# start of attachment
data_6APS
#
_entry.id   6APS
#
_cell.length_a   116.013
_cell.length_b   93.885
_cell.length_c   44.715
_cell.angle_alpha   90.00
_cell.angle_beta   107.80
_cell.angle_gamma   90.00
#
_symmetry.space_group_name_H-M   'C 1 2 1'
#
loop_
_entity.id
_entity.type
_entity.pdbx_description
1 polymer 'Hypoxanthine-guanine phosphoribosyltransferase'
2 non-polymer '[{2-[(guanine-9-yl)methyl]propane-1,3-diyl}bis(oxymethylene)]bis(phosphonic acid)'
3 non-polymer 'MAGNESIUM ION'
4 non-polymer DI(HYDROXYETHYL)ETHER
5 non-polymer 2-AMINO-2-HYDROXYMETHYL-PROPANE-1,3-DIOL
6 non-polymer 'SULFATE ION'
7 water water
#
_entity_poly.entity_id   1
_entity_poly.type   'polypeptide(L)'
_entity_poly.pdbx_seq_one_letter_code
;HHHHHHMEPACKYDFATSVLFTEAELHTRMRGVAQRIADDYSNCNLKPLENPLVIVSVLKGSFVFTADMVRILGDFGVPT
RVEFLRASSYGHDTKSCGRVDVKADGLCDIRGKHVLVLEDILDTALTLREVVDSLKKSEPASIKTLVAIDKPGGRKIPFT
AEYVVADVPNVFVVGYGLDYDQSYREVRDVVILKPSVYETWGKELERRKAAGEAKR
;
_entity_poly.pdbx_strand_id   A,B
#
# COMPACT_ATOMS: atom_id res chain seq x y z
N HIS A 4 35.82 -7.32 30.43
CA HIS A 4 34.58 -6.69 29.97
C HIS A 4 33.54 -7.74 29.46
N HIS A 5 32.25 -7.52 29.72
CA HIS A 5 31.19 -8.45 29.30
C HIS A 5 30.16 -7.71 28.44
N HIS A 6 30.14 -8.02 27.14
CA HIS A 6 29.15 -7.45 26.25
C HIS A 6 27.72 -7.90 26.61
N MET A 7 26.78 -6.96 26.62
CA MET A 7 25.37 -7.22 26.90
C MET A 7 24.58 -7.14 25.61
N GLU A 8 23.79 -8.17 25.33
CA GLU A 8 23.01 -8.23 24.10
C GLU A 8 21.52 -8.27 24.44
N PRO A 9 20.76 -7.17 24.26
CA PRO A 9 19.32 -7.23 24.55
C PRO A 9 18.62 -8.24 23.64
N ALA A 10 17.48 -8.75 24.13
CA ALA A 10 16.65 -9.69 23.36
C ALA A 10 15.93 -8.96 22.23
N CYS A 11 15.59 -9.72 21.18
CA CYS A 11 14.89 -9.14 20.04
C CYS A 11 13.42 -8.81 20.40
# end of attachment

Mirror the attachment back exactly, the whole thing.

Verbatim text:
data_6APS
#
_entry.id   6APS
#
_cell.length_a   116.013
_cell.length_b   93.885
_cell.length_c   44.715
_cell.angle_alpha   90.00
_cell.angle_beta   107.80
_cell.angle_gamma   90.00
#
_symmetry.space_group_name_H-M   'C 1 2 1'
#
loop_
_entity.id
_entity.type
_entity.pdbx_description
1 polymer 'Hypoxanthine-guanine phosphoribosyltransferase'
2 non-polymer '[{2-[(guanine-9-yl)methyl]propane-1,3-diyl}bis(oxymethylene)]bis(phosphonic acid)'
3 non-polymer 'MAGNESIUM ION'
4 non-polymer DI(HYDROXYETHYL)ETHER
5 non-polymer 2-AMINO-2-HYDROXYMETHYL-PROPANE-1,3-DIOL
6 non-polymer 'SULFATE ION'
7 water water
#
_entity_poly.entity_id   1
_entity_poly.type   'polypeptide(L)'
_entity_poly.pdbx_seq_one_letter_code
;HHHHHHMEPACKYDFATSVLFTEAELHTRMRGVAQRIADDYSNCNLKPLENPLVIVSVLKGSFVFTADMVRILGDFGVPT
RVEFLRASSYGHDTKSCGRVDVKADGLCDIRGKHVLVLEDILDTALTLREVVDSLKKSEPASIKTLVAIDKPGGRKIPFT
AEYVVADVPNVFVVGYGLDYDQSYREVRDVVILKPSVYETWGKELERRKAAGEAKR
;
_entity_poly.pdbx_strand_id   A,B
#
# COMPACT_ATOMS: atom_id res chain seq x y z
N HIS A 4 35.82 -7.32 30.43
CA HIS A 4 34.58 -6.69 29.97
C HIS A 4 33.54 -7.74 29.46
N HIS A 5 32.25 -7.52 29.72
CA HIS A 5 31.19 -8.45 29.30
C HIS A 5 30.16 -7.71 28.44
N HIS A 6 30.14 -8.02 27.14
CA HIS A 6 29.15 -7.45 26.25
C HIS A 6 27.72 -7.90 26.61
N MET A 7 26.78 -6.96 26.62
CA MET A 7 25.37 -7.22 26.90
C MET A 7 24.58 -7.14 25.61
N GLU A 8 23.79 -8.17 25.33
CA GLU A 8 23.01 -8.23 24.10
C GLU A 8 21.52 -8.27 24.44
N PRO A 9 20.76 -7.17 24.26
CA PRO A 9 19.32 -7.23 24.55
C PRO A 9 18.62 -8.24 23.64
N ALA A 10 17.48 -8.75 24.13
CA ALA A 10 16.65 -9.69 23.36
C ALA A 10 15.93 -8.96 22.23
N CYS A 11 15.59 -9.72 21.18
CA CYS A 11 14.89 -9.14 20.04
C CYS A 11 13.42 -8.81 20.40